The most common method used to measure inequality is known as the Gini coefficient.¹ This is a mathematical measure which looks at income distribution over a whole society, not just between different pre-defined groups. By lining up the whole population from poorest to richest and calculating the percentage of income each person has, this measure can show how far a society is from a perfectly equal one.
The problem with the Gini coefficient is that while it gives you a number to indicate how much inequality there is (0 = complete equality, 100 = very very unequal!), it won’t say anything about the nature of the inequality in a particular society. For example, relative inequality could stay the same, or even decrease, even when absolute poverty increased, so the Gini-coefficient would give the impression that things were getting more equal even though they weren't.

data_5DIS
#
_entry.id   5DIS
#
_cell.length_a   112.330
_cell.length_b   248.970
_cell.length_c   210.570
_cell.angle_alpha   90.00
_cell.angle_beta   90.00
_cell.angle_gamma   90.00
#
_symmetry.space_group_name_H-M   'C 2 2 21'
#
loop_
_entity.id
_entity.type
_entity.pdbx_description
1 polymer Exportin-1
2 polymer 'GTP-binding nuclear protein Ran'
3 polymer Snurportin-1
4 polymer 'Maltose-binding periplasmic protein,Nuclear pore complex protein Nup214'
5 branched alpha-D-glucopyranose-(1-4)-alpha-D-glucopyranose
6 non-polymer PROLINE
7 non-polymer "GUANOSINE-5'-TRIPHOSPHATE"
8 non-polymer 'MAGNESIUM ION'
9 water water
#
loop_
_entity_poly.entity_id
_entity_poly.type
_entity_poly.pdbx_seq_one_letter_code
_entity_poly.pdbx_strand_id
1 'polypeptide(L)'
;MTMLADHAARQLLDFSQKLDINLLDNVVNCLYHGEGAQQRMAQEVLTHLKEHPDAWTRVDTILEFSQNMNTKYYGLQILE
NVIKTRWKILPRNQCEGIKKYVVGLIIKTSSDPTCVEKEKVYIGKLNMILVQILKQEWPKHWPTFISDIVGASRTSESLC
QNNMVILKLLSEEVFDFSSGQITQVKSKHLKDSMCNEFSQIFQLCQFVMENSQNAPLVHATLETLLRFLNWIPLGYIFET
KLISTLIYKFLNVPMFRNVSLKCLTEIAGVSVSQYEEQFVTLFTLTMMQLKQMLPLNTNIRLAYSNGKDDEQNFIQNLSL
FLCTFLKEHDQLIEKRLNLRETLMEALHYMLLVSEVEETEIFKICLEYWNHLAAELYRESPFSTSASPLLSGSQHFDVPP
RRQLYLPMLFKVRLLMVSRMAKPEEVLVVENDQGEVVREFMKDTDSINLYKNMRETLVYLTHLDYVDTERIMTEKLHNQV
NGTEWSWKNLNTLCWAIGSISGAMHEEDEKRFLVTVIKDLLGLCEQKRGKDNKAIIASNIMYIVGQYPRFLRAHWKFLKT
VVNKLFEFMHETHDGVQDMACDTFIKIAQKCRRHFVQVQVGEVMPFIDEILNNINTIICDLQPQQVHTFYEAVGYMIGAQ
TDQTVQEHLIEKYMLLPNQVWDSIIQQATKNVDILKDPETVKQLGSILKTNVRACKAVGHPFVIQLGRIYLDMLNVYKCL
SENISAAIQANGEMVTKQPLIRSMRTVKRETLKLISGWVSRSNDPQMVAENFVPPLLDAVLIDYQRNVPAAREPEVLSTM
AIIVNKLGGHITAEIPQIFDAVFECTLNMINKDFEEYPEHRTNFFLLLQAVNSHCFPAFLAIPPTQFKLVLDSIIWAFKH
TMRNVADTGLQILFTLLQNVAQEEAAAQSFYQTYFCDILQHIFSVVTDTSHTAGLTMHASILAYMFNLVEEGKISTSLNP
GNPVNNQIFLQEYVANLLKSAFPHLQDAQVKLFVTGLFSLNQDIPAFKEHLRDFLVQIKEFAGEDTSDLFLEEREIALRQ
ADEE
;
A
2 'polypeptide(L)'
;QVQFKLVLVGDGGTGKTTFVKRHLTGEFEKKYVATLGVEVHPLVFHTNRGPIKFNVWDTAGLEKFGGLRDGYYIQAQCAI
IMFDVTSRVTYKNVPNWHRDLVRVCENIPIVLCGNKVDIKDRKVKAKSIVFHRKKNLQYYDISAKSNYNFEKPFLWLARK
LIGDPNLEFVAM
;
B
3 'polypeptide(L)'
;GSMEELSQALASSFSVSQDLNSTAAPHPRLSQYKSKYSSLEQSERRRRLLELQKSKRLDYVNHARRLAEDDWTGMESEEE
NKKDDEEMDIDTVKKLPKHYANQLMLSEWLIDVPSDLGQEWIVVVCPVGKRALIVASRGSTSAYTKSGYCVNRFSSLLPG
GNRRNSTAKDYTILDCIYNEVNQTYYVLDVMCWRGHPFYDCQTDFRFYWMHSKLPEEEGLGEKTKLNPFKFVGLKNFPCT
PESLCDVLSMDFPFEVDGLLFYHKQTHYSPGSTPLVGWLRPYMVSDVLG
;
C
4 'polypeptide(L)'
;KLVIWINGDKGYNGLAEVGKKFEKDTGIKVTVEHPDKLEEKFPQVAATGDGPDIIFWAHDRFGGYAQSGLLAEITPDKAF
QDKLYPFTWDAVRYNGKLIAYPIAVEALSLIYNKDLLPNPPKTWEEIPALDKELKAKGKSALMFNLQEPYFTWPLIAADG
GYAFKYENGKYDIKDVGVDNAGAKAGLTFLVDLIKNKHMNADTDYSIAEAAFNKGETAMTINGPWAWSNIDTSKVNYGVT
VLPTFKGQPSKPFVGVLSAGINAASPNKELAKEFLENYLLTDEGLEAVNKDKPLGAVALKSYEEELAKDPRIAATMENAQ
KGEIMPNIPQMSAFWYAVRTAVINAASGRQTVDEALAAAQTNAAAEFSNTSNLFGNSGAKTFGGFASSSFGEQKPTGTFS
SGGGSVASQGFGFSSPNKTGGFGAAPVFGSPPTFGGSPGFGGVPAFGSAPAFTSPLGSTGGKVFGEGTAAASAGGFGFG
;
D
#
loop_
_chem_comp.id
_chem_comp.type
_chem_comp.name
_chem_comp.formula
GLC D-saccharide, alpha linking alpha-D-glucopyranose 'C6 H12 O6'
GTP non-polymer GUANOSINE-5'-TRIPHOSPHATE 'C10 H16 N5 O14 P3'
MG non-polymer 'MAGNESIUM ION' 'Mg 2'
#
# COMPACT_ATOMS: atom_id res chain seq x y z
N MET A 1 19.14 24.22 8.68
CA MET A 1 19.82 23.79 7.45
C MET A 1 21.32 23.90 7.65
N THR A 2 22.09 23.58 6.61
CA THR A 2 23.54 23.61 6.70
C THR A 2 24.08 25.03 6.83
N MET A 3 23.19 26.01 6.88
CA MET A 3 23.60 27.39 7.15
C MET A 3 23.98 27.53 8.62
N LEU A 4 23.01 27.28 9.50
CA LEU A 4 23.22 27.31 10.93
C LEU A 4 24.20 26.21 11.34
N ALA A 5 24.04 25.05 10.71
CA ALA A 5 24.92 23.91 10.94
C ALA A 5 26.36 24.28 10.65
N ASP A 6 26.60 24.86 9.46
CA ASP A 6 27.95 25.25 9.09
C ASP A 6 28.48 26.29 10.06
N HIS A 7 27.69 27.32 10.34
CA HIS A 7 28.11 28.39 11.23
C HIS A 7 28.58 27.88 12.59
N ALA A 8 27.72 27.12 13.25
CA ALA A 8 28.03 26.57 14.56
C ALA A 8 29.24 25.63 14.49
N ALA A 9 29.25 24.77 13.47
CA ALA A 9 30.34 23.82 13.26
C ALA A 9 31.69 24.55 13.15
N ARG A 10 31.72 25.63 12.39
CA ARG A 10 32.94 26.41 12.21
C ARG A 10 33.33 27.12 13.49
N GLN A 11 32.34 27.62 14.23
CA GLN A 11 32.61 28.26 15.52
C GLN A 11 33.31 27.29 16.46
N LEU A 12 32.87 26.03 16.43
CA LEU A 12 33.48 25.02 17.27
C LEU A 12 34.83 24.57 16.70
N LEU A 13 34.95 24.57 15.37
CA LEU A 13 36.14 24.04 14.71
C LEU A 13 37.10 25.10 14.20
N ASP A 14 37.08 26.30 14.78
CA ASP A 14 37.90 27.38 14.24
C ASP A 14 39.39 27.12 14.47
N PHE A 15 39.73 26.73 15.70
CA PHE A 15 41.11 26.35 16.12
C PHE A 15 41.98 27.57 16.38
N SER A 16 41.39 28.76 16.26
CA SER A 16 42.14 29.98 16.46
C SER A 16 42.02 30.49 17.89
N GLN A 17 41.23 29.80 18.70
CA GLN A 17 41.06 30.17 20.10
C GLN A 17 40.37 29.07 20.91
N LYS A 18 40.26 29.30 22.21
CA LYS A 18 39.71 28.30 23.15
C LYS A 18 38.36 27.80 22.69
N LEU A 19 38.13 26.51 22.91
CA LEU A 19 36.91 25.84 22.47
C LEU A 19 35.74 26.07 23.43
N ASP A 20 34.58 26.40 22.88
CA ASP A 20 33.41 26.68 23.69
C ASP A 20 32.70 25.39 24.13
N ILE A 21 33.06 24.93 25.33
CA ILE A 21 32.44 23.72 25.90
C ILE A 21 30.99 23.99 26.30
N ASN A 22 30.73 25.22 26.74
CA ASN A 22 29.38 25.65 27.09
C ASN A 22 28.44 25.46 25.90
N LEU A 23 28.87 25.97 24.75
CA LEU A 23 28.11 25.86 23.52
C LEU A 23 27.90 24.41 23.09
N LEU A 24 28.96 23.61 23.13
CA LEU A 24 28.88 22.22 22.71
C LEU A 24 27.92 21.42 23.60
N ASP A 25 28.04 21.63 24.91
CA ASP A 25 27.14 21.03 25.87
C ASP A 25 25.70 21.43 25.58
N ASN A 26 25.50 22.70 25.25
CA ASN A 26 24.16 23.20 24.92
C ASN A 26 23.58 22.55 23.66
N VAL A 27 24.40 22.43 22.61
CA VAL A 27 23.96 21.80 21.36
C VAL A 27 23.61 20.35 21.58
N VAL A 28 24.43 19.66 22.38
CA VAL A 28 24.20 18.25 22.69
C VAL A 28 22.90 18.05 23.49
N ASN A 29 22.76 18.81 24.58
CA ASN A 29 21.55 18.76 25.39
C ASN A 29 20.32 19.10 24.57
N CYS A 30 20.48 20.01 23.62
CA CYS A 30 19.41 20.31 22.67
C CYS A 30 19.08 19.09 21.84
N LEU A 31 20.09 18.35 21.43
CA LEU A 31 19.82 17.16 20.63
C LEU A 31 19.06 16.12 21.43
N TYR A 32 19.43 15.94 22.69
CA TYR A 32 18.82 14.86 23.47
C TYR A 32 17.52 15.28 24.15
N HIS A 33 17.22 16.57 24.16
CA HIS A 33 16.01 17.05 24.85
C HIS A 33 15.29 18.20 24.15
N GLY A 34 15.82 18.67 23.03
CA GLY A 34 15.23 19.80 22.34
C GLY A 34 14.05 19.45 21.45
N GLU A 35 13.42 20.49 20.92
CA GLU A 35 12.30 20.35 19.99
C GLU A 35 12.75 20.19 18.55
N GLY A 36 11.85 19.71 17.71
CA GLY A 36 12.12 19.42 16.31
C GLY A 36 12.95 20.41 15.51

Another approach is to simply split the population into groups, look the ‘share of the pie’ — in other words, the proportion of the total wealth — held by each group, and compare across groups. Often people compare the very wealthy 1% and the remaining 99% (the rest of the population). In the US, this 1% group have 40% of the whole nation’s wealth.² On a global scale, 1% of the world's population hold over half of the world’s wealth — that means they have more than the remaining 99% of people in the world altogether.³
The problem with this measure is that it doesn’t take into account what kind of wealth people have, and how much opportunity they have available to them even without financial wealth. So for example, a university student in $100,000 of debt but with a well-respected degree and high-earning job would be seen as poorer than someone with no debt but barely making their monthly bills. This doesn’t mean inequality isn’t a huge issue - it just means that our measures of it don’t always accurately reflect the nuances of each individual situation.